Are Passive Funds Creating an Index Bubble?
Over the past several years there has been a significant shift of capital out of actively managed funds and into passive funds that track indices such as the FTSE 100, FTSE All-Share or S&P 500, to name just a few. The shift has come from both institutional and individuals investing online
The arguments for passive funds are clear, especially from the point of view of a retail investor. Active fund managers haven’t consistently demonstrated the ability to beat benchmark indices and they charge handsomely for the privilege of often
However, the capital swing towards passive index investing involves some longer term danger that could end up hurting returns. Most of the biggest indices, such as the FTSE 100, S&P 500, Nasdaq etc.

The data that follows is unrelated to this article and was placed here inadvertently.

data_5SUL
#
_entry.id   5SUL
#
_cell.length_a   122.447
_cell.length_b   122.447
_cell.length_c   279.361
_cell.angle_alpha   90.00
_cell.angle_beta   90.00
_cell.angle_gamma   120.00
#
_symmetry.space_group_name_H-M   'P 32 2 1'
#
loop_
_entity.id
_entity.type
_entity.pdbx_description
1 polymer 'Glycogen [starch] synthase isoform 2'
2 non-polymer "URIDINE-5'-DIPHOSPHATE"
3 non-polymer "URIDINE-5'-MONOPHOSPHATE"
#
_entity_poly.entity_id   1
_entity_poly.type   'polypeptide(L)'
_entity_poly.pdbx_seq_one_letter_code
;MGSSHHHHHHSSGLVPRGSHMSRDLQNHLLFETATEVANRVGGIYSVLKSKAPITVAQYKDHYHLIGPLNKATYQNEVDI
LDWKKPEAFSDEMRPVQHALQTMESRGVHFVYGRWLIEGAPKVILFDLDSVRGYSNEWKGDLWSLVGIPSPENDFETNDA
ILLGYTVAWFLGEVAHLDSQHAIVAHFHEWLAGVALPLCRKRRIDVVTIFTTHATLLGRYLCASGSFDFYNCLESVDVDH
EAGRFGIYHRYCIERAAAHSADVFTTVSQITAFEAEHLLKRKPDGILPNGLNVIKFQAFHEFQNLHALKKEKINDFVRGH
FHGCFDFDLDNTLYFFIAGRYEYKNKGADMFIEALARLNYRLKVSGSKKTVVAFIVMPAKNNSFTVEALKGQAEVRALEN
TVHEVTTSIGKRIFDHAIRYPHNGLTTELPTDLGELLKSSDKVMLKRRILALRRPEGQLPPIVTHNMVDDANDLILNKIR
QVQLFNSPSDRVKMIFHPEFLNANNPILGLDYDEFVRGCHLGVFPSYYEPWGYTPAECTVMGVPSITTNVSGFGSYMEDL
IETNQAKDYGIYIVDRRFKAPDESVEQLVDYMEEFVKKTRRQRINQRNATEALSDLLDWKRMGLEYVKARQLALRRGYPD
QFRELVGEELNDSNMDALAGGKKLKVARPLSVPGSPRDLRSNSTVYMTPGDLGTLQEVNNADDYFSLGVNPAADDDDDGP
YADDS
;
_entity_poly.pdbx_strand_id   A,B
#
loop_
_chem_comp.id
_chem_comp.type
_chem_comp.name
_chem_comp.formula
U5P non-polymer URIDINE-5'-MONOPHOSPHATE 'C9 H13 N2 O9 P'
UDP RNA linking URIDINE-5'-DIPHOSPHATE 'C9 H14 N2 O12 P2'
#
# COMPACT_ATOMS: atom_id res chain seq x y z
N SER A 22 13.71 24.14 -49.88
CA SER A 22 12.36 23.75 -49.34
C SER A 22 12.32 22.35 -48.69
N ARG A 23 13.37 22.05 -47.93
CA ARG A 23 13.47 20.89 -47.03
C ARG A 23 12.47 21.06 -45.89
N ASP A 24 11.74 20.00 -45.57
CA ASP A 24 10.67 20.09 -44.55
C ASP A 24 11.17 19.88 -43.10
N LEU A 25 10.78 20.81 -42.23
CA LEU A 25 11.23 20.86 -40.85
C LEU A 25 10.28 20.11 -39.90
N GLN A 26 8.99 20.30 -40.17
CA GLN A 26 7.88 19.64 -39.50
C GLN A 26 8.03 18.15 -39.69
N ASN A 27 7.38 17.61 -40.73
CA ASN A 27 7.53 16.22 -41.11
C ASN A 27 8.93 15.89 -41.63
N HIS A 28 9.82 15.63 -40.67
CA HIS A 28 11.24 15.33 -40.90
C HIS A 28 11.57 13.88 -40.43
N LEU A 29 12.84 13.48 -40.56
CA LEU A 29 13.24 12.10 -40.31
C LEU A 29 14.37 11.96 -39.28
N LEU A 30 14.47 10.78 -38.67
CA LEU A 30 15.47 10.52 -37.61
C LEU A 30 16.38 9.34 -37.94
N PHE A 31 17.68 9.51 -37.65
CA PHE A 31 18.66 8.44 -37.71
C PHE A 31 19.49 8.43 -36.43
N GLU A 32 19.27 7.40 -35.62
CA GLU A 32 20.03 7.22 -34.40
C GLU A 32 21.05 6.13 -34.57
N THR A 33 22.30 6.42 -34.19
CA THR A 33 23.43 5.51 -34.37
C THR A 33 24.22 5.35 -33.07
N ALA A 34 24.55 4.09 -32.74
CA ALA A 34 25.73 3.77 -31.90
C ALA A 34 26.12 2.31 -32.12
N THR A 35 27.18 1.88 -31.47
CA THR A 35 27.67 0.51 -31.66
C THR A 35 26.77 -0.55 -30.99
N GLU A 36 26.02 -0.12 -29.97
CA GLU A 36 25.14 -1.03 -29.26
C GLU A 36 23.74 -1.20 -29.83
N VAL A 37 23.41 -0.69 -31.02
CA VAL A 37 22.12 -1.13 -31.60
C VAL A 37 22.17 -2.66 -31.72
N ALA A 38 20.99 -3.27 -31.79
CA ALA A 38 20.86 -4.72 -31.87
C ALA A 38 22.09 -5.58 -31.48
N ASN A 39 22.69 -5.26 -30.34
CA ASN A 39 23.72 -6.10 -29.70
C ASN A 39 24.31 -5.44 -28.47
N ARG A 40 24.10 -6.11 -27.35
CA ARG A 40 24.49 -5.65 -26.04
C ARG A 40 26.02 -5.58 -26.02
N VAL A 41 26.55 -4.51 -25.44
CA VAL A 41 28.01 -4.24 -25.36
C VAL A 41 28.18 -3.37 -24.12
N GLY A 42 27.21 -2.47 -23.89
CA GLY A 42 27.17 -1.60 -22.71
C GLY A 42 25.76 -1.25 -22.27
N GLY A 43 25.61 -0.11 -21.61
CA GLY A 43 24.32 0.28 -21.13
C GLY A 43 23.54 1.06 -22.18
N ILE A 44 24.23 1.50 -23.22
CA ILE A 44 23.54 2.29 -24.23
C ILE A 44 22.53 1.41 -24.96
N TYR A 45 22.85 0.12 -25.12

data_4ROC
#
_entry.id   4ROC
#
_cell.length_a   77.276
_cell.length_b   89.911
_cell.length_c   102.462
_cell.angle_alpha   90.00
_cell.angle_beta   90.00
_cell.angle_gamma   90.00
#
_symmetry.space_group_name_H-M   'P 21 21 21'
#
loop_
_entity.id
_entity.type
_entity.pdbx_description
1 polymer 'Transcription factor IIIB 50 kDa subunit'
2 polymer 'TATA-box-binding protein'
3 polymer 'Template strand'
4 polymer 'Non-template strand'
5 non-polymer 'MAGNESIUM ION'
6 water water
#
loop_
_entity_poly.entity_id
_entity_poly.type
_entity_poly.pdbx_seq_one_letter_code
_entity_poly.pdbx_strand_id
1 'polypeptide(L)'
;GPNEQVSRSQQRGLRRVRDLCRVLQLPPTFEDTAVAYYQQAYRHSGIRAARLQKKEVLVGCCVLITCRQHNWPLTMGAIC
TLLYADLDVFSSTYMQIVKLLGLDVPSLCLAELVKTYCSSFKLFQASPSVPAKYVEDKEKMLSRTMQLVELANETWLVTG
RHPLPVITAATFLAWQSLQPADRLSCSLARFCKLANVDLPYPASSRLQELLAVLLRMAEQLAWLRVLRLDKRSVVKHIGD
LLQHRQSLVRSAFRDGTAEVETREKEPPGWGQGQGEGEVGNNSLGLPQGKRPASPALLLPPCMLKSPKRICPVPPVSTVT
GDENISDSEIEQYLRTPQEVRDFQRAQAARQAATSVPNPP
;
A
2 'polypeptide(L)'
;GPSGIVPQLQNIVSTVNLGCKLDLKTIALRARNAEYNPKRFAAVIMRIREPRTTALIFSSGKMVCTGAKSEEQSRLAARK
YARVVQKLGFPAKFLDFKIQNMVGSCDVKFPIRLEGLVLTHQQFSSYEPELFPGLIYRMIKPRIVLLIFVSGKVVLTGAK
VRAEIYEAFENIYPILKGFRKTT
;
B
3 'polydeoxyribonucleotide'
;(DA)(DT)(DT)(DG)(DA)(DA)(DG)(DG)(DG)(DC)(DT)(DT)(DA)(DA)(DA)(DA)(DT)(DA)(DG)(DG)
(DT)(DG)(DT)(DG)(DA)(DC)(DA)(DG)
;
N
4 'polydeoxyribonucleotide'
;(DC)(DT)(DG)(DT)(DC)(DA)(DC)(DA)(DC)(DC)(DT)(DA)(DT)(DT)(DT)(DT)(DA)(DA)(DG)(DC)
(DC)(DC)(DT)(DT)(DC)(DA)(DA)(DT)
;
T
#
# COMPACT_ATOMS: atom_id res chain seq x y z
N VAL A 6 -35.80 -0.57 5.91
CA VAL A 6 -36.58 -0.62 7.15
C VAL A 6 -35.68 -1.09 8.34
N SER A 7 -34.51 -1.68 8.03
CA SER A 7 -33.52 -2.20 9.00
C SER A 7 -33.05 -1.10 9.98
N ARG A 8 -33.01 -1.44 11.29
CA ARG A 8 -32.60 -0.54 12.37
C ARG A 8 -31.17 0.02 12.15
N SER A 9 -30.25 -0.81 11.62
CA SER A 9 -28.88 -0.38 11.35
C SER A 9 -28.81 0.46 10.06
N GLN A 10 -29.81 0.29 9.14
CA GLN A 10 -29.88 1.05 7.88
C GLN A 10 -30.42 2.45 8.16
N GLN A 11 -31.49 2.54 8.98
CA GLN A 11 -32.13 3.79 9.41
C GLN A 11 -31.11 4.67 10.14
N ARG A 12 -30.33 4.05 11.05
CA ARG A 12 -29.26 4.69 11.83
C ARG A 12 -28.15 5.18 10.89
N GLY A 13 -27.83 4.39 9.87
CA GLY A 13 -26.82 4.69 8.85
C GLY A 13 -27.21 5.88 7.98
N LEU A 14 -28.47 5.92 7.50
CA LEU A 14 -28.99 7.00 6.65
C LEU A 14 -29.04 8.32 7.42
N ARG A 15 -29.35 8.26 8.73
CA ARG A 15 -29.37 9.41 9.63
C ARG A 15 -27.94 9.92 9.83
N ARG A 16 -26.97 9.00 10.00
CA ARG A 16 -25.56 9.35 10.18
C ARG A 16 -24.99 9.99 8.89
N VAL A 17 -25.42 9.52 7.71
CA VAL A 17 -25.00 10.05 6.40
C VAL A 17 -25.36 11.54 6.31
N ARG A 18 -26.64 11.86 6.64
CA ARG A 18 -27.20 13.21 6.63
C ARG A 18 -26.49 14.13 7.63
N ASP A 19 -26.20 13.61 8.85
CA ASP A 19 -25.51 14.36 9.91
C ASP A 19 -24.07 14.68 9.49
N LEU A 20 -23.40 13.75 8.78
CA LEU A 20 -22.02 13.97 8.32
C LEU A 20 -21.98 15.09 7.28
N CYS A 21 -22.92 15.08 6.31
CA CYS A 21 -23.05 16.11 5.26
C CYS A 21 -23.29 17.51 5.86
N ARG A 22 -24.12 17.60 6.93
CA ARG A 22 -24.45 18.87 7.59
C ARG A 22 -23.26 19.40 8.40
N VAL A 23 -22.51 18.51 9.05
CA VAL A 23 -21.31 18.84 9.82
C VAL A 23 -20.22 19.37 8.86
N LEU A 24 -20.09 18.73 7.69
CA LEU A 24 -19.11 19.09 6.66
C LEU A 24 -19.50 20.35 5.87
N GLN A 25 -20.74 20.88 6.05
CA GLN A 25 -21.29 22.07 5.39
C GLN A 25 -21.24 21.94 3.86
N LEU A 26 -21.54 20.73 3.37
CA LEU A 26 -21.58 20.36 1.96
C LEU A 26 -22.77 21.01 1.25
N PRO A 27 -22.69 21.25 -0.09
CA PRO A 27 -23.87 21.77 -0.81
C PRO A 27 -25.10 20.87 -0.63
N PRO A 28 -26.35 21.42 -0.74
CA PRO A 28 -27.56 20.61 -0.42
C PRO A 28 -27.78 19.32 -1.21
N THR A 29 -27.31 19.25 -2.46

The concern is that this will lead to market distortion that will have consequences for investors. The way
This growing top heaviness of indices has two clear consequences. It reduces the risk spread for investors as the biggest handful of companies increase their weighting within the index. It also leads to big companies growing in value based on their original weighting in the index rather than necessarily strong fundamentals. Capital discrimination based on the underlying quality of businesses is dropping. Ignoring
This article is for information purposes only.
Please remember that financial investments may rise or fall and past performance does not guarantee future performance in respect of income or capital growth; you may not get back the amount you invested.
There is no obligation to purchase anything but, if you decide to do so, you are strongly advised to consult a professional adviser before making any investment decisions.